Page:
• 2018 Military Pay Scale
  • 2017 Military Pay Scale
  • Military Pay Charts
  • Military Ranks
  • Military Time
  • Military Alphabet Code
  • Aircraft
  • Infantry (Small Arms)
  • Land Systems
  • Special Forces
  • Navy Ships
  • World War 1 Weapons
  • World War 2 Weapons

  • AAV-7 (LVTP-7) Advanced Amphibious Assault Vehicle

    The US Marine Corps is set to replace its aging fleet of AAV-7 vehicles with the results of the Amphibious Combat Vehicle program.

     Updated: 6/22/2017; Authored By Staff Writer; Content ¬©www.MilitaryFactory.com

    The AAV-7 series of assault amphibious vehicles was born as the LVTP-7 in the late 1960s. The initiative called for an armored personnel carrier with sea-going qualities that could serve the United States Marine Corps in transporting men and supplies from off-shore ships to positions inland. The tracked nature and distinct hull design of the vehicle ensured that it could fulfill both requirements and the AAV-7 series has since served with distinction for several decades now. The vehicle is also known as the "Amtrack" or "Battle Bus" and is utilized by the Assault Amphibian Battalions of the USMC. It is expected to be replaced by the results of the ongoing "Amphibious Combat Vehicle" (ACV) program. The AAV-7 has served beyond the USMC with the forces of Argentina, Brazil, Mexico, Italy, South Korea, Taiwan, Spain, Thailand, Venezuela and Indonesia. However, the USMC is, by far, the largest supporter of the AAV-7 vehicle - managing some 1,300 examples in inventory. South Korea is second with approximately 162 units.

    For centuries there lived the long-standing challenge in warfare of moving the fighting man from sea to land. This proved a central challenge to the United States Navy/Marines during World War 2 which - along with her allies - was pitted against the entrenched forces of the Empire of Japan across the vastness of the Pacific. The campaign would require the transporting of soldiers, machinery and supplies across thousands of miles of water and land utilizing massive concentrated assaults which proved critical to victory in the Pacific.

    Images Gallery


    AAV-7 (LVTP-7) Technical Specifications

    Service Year: 1972
    Type: Advanced Amphibious Assault Vehicle
    National Origin: United States
    Manufacturer(s): United Defense LP / FMC Corporation - USA
    Production: 1,737

    Design (Crew Space, Dimensions, Weight, and Systems)

    Operating Crew: 3
    Length: 26.05 feet (7.94 meters)
    Width: 10.73 feet (3.27 meters)
    Height: 10.70 feet (3.26 meters)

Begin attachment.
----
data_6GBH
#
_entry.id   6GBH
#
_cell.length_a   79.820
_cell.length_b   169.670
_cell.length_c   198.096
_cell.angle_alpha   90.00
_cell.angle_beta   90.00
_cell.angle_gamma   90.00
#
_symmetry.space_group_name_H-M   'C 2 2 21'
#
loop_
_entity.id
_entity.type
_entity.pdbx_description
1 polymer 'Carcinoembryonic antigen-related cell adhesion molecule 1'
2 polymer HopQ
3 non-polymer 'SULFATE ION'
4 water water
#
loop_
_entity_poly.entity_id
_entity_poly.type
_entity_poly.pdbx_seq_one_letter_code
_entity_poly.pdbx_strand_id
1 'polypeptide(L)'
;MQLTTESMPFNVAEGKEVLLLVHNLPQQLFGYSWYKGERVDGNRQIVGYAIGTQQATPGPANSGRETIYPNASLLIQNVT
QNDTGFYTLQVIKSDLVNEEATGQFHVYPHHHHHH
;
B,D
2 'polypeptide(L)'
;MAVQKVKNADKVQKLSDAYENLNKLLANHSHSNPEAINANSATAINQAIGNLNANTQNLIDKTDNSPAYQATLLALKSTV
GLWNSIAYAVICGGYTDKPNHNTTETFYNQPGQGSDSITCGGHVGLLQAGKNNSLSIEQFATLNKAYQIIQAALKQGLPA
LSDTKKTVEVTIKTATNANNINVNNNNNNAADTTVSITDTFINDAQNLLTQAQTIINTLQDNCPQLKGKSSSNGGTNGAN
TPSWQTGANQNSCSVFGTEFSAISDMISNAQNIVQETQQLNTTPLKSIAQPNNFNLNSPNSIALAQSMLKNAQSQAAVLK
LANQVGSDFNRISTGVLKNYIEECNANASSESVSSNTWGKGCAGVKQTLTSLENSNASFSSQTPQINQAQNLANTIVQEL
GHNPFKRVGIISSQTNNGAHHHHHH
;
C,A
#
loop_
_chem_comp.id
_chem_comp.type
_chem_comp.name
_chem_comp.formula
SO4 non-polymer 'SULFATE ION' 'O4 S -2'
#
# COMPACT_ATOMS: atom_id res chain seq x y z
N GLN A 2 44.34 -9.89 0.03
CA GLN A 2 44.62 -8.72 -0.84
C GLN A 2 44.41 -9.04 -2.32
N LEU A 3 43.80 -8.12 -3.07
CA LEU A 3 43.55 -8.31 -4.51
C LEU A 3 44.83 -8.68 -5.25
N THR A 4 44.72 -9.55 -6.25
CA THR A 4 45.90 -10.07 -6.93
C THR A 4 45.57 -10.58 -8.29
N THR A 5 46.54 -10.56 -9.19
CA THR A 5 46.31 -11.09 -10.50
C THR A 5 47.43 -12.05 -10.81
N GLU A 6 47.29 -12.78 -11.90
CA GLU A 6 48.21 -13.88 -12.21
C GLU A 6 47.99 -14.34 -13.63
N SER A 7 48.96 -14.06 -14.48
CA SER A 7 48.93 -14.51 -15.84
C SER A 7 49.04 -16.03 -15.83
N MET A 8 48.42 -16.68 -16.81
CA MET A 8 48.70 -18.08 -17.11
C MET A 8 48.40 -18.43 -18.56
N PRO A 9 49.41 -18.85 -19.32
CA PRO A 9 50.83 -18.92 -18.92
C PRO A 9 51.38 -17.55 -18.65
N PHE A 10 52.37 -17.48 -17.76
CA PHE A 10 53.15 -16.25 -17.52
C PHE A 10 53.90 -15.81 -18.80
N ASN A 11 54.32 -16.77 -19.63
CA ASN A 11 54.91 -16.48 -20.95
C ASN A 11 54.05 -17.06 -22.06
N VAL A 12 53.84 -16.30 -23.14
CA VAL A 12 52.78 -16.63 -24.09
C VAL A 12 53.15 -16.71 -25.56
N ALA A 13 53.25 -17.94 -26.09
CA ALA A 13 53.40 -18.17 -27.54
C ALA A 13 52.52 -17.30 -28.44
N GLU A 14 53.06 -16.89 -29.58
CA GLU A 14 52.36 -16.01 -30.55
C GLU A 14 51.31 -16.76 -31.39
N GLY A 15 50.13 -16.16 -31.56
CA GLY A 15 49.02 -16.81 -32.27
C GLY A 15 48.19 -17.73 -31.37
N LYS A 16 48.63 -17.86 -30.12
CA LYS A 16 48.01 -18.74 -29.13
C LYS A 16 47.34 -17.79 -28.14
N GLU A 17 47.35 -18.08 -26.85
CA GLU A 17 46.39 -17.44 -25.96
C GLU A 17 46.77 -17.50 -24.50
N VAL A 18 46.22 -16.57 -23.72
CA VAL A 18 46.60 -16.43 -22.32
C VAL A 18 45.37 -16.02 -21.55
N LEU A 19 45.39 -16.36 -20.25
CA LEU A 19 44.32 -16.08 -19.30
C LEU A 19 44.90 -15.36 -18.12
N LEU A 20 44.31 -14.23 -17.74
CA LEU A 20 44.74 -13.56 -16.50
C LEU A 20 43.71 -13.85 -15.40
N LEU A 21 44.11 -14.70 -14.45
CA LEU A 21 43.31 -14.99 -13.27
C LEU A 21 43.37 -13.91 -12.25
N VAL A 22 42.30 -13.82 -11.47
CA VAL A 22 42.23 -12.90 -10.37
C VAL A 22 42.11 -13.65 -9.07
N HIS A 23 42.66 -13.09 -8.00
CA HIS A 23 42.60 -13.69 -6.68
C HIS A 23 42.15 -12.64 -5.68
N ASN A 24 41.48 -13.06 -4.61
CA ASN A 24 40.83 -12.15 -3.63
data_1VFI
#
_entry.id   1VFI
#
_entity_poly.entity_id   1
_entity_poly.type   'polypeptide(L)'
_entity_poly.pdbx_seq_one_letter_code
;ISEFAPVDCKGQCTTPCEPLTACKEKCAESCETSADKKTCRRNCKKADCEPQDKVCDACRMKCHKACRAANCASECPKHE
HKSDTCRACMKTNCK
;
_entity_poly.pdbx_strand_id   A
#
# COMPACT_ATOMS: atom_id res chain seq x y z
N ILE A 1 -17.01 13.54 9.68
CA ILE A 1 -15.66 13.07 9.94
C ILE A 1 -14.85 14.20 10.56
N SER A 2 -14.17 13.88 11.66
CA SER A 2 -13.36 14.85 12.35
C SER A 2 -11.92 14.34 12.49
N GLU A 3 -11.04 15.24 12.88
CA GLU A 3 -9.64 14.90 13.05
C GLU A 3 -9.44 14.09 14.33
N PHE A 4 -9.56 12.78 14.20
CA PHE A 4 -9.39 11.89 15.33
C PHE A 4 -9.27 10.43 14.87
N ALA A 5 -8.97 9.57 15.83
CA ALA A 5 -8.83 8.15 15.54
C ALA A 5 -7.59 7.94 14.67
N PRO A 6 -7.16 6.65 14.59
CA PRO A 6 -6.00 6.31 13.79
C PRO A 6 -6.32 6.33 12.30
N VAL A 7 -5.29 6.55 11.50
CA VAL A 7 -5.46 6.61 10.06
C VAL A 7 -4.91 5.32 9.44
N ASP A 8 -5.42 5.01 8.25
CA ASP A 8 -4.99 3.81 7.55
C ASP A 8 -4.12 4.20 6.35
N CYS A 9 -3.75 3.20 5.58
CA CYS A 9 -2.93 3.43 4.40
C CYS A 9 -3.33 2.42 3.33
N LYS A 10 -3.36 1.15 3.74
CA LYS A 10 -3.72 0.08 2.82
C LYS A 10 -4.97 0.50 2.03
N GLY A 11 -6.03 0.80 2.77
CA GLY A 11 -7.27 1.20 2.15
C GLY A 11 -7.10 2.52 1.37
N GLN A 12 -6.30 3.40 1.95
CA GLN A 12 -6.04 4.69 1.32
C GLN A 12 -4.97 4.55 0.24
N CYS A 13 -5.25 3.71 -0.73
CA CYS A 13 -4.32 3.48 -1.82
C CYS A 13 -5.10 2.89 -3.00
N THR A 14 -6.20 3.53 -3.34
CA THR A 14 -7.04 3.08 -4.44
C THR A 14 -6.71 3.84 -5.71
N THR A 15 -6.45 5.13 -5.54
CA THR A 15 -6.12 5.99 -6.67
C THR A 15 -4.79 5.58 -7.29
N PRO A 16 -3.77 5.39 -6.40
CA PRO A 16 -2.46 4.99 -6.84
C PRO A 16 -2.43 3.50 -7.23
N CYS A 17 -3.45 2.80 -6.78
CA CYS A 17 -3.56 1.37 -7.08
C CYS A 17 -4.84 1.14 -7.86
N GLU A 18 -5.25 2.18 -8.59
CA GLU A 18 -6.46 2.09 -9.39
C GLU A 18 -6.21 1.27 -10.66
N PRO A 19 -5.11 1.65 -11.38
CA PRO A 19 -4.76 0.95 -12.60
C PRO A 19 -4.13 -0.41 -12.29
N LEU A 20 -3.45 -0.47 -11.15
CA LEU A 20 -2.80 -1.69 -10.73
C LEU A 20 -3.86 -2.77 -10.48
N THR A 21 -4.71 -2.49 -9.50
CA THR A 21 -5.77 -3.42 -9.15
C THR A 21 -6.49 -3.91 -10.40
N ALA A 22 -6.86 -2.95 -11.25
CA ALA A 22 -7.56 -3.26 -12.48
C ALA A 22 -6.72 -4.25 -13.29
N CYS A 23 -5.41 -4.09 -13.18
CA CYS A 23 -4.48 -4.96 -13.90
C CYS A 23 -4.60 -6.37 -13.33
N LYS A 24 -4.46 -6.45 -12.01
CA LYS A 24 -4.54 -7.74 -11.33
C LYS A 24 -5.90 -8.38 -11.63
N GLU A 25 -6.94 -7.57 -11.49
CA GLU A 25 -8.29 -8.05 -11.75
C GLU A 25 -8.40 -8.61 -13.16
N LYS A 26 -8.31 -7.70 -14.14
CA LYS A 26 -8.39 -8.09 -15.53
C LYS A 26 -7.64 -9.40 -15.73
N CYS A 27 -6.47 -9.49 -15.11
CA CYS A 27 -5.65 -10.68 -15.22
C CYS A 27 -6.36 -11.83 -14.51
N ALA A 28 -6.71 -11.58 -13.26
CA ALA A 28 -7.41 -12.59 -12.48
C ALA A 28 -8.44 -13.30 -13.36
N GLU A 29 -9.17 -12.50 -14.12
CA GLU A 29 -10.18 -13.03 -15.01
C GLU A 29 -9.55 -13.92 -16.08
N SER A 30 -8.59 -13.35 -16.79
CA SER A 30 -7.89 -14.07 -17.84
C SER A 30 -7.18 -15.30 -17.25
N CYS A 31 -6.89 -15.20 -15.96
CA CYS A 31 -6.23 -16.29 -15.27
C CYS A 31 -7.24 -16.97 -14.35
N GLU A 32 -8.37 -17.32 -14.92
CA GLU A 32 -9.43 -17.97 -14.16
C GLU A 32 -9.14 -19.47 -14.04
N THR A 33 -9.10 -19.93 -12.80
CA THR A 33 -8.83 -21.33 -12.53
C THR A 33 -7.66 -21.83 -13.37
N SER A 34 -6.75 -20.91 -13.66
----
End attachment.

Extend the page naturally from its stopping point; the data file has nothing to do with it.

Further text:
Operating Weight: 25 tons (22,838 kg; 50,349 lb)

    Nuclear / Biological / Chemical Protection: No
    Nightvision Equipment: Yes (Driver only)

    Installed Power and Standard Road Performance

    Engine(s): 1 x Detroit Diesel model 8V-53T, 8-cylinder, water-cooled turbo-charged diesel developing 400 horsepower at 2,800rpm.

    Maximum Road Speed: 40 mph (64 km/h)
    Maximum Road Range: 300 miles (482 km)

    Armament and Ammunition

    1 x 40mm grenade launcher OR 1 x 25mm M242 Bushmaster cannon.
    1 x 12.7mm Browning M2HB heavy anti-aircraft machine gun.

    864 x 40mm grenades OR 900 x 25mm projectiles
    1,200 x 12.7mm ammunition

    Global Operators / Customers

    Argentina; Brasil; Indonesia; Italy; South Korea; Spain; Taiwan; Thailand; Venezuela; United States

    Model Variants

    LVTP-7 - Base Production Model; GM 8V53T diesel engine; hydraulically-powered turret station; rounded headlights.

    LVTP-7A1 - Improved LVTP-7 of 1982 as part of SLEP initiative; Cummins VT400 diesel engine coupled with FMC HS-400-3A1 transmission system; electrically-powered turret station; new Cadillac Gage turret mounting 1 x 12.7mm heavy machine gun and 1 x 40mm Mk 19 automatic grenade launcher; improved crew/passenger safety; reinforced suspension system; 8 x smoke grenade launchers added to turret; squared headlights; redesignated to AAV-7 in 1984.

    AAV-7 - Redesignation of LVTP-7 series in 1984.

    AAVP-7A1 - Redesignation of LVTP-7A1; basic APC combat model; later incorporation of applique armor for improved protection (EAAK); later incorporation of M2 Bradley-based suspension and powerpack to compensate for EAAK weight-gains; optional mine clearance package introduced prior to 1991.

    AAVC-7A1 - Command vehicle sans turret; increased communications equipment.

    AAVR-7A1 - Recovery vehicle sans turret; powered crane.